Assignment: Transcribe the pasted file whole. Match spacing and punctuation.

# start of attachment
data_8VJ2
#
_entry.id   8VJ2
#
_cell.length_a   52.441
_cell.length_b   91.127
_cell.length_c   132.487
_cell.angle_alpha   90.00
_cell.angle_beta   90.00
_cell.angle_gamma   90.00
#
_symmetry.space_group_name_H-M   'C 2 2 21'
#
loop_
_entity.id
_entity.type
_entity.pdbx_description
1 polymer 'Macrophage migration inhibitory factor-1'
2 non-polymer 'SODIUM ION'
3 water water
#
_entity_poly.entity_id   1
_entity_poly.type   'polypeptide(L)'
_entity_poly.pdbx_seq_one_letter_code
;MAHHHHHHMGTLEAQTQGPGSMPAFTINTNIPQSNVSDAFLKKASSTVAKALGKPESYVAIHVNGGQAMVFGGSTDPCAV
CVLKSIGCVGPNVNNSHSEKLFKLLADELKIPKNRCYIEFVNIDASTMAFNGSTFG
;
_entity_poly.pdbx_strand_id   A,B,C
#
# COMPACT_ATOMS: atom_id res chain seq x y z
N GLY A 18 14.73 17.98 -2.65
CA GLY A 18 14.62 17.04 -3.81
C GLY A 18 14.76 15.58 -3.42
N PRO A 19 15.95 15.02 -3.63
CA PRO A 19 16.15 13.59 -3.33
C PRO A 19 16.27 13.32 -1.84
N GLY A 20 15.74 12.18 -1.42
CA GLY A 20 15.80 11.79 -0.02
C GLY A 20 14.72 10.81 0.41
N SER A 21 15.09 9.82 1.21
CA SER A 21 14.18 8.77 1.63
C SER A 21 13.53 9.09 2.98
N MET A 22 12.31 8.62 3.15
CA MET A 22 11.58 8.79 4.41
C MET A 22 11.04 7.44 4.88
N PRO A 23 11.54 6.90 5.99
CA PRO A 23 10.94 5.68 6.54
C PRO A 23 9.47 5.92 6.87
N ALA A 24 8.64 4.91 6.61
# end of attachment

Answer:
data_8VJ2
#
_entry.id   8VJ2
#
_cell.length_a   52.441
_cell.length_b   91.127
_cell.length_c   132.487
_cell.angle_alpha   90.00
_cell.angle_beta   90.00
_cell.angle_gamma   90.00
#
_symmetry.space_group_name_H-M   'C 2 2 21'
#
loop_
_entity.id
_entity.type
_entity.pdbx_description
1 polymer 'Macrophage migration inhibitory factor-1'
2 non-polymer 'SODIUM ION'
3 water water
#
_entity_poly.entity_id   1
_entity_poly.type   'polypeptide(L)'
_entity_poly.pdbx_seq_one_letter_code
;MAHHHHHHMGTLEAQTQGPGSMPAFTINTNIPQSNVSDAFLKKASSTVAKALGKPESYVAIHVNGGQAMVFGGSTDPCAV
CVLKSIGCVGPNVNNSHSEKLFKLLADELKIPKNRCYIEFVNIDASTMAFNGSTFG
;
_entity_poly.pdbx_strand_id   A,B,C
#
# COMPACT_ATOMS: atom_id res chain seq x y z
N GLY A 18 14.73 17.98 -2.65
CA GLY A 18 14.62 17.04 -3.81
C GLY A 18 14.76 15.58 -3.42
N PRO A 19 15.95 15.02 -3.63
CA PRO A 19 16.15 13.59 -3.33
C PRO A 19 16.27 13.32 -1.84
N GLY A 20 15.74 12.18 -1.42
CA GLY A 20 15.80 11.79 -0.02
C GLY A 20 14.72 10.81 0.41
N SER A 21 15.09 9.82 1.21
CA SER A 21 14.18 8.77 1.63
C SER A 21 13.53 9.09 2.98
N MET A 22 12.31 8.62 3.15
CA MET A 22 11.58 8.79 4.41
C MET A 22 11.04 7.44 4.88
N PRO A 23 11.54 6.90 5.99
CA PRO A 23 10.94 5.68 6.54
C PRO A 23 9.47 5.92 6.87
N ALA A 24 8.64 4.91 6.61